Voices

Art of Accounting: Preparing proposals

Frequently we are asked to prepare a formal proposal. This is usually done when the client or prospect is considering multiple firms and the decision will either be made by a board of directors or when the person making the decision feels the need to tangibly back up their decision. Sometimes the request is made to show that multiple firms were solicited when management wants to retain the current accounting firm. Whatever the reason, it is usually a good practice to comply and to comply with a complete and impressive proposal.

This column was prompted by a colleague’s request asking me how she could go about preparing a proposal. For starters, the proposal should include a detailed description of the requested services and scope and the client’s anticipated role, biographies emphasizing the experience of the people that will be working on the engagement, experience in the client’s industry, a timetable for the deliverable, where the work would be performed (usually on the client’s premises), the range of your rates for each level that will work on the team (if it is a time-based fee), and payment terms.

The following are some specifics you can consider including in the proposal:

1. The proposal is about filling the need the client has; it is not about you, even though you will need to provide a lot of information about your partners, staff and firm.

2. You need to convey the value that will be received by engaging you.

3. The proposal should clearly state what the clients said they want, being careful to limit it to what you are proposing.

4. Provide the scope and responsibilities of you and the client for meeting deadlines and a timeline. Include a comment that you always meet deadlines and rely on the cooperation of the client for this.

5. Include a proposed fee for the specific services covered. If possible, provide fixed fees. If that cannot be done, then try to break the project into separate parts with a fixed price for each part. If that cannot be done, then quote your rates but realize that once you set a range, you’ve set a “fixed” fee somewhat in the middle of the range.

6. Ask for a retainer and explain your progress billing policy.

7. It is important to include wording that the fixed fees are predicated on the services described. If they're not fully what the client understands them to be, they are welcome to make any changes, suggestions or additions, and you anticipate the full collaboration of the client’s staff. Mention that any out-of-scope work would be identified and quoted before you will proceed on providing those services.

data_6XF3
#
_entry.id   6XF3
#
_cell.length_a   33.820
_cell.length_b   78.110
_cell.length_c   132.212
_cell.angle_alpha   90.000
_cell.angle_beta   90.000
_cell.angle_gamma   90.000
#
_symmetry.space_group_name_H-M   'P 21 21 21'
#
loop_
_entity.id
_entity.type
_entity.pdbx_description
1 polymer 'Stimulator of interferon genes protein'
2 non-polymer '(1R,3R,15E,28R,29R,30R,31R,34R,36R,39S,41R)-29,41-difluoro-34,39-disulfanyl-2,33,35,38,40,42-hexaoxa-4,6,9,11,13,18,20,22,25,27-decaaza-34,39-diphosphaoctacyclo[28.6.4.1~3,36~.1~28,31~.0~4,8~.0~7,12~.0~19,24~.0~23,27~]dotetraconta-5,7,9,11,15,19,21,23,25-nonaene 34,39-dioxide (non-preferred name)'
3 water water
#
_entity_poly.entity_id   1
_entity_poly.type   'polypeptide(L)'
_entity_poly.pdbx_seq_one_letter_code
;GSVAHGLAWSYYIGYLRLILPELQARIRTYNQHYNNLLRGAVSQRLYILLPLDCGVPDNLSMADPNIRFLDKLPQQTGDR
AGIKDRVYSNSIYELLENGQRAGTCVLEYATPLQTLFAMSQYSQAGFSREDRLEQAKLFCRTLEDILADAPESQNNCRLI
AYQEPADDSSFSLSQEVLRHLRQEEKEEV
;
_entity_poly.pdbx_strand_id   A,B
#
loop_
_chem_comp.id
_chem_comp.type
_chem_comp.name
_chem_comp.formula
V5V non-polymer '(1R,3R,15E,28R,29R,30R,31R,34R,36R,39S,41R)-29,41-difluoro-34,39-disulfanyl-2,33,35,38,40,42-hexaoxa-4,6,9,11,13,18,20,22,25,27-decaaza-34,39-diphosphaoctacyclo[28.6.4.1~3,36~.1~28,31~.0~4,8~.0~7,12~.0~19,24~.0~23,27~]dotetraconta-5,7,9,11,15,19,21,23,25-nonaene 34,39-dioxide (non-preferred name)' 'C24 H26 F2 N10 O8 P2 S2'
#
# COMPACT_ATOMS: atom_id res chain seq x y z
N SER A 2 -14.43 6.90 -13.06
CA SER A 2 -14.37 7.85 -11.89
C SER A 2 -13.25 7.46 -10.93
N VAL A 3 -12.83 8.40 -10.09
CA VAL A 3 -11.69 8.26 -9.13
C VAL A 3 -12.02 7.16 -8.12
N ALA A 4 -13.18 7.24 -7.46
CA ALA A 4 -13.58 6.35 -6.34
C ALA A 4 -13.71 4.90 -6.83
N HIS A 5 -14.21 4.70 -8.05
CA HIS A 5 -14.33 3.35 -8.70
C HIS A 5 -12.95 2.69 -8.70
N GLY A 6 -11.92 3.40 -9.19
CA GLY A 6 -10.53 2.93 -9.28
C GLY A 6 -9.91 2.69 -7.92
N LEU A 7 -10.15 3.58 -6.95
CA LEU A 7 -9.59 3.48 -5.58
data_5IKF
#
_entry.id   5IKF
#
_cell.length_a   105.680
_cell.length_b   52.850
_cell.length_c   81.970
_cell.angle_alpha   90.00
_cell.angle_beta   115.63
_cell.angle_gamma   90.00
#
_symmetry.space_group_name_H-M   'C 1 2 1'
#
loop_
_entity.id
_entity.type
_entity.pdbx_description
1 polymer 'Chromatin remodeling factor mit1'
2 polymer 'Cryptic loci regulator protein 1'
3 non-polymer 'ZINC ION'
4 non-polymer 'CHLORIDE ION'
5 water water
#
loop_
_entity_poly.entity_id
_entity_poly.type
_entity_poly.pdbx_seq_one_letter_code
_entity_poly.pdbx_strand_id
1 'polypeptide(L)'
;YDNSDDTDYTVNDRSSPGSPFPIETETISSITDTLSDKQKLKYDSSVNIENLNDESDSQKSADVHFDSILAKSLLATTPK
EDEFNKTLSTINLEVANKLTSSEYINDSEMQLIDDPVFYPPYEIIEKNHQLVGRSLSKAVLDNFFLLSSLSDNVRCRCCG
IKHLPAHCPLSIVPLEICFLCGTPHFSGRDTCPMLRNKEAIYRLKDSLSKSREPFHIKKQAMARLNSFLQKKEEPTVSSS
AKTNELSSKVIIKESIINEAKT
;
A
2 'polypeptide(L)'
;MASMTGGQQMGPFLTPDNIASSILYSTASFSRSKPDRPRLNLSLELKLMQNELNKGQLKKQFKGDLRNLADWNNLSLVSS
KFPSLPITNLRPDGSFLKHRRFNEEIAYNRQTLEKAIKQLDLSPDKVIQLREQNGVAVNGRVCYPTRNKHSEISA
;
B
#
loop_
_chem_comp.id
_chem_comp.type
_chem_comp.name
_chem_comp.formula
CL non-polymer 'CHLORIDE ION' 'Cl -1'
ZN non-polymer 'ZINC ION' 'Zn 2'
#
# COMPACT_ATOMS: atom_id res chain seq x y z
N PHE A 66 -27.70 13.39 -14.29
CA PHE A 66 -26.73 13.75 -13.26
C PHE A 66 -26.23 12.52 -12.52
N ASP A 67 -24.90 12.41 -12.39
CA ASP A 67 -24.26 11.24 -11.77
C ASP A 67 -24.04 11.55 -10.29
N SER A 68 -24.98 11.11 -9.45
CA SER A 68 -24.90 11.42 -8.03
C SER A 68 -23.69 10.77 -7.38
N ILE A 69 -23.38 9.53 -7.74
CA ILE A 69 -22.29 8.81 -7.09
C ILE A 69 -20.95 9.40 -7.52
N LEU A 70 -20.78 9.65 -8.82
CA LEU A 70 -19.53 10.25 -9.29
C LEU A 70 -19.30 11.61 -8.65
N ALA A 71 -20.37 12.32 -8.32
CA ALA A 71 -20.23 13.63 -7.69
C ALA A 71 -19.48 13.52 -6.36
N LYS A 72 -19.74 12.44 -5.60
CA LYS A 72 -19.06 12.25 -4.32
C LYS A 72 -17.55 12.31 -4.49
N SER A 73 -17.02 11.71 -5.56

8. Include descriptions of current clients in their industry or for the specialized services they want and get endorsements that you could include in the proposal.

9. Include photos and brief information about the team members who will perform the services for them.

10. I believe an individual should sign the proposal and not the “firm.”

11. Offer a free consultation for every new venture or activity they are contemplating, with no limit to the number of consultations (these are really sales pitches). Afterwards, if necessary, fixed fees (or hourly rates) if applicable will be quoted.

12. Make sure the proposal is proofed. You should have a partner who will not be part of the team review it before sending to the client.

Keep in mind that your proposal will be compared to others, and you will need to include some things that are memorable, stand out and provide the reason why you should be engaged.

Be aware that the proposal is not an engagement letter so it will not contain the typical caveats and internal file retention policies or arbitration processes to collect unpaid fees.

Use the above as a guide. Good luck with this process.

Do not hesitate to contact me at emendlowitz@withum.com with your practice management questions.

Edward Mendlowitz, CPA, is partner at WithumSmith+Brown, PC, CPAs. He is on the Accounting Today Top 100 Influential People List. He is the author of 24 books, including “How to Review Tax Returns,” co-written with Andrew D. Mendlowitz, and “Managing Your Tax Season, Third Edition.” Ed also writes a twice-a-week blog addressing issues that clients have at www.partners-network.com along with the Pay-Less-Tax Man blog for Bottom Line. Ed is an adjunct professor in the MBA program at Fairleigh Dickinson University teaching end user applications of financial statements. Art of Accounting is a continuing series where Ed shares autobiographical experiences with tips that he hopes can be adopted by his colleagues. Ed welcomes practice management questions and can be reached at (732) 743-4582 or emendlowitz@withum.com.

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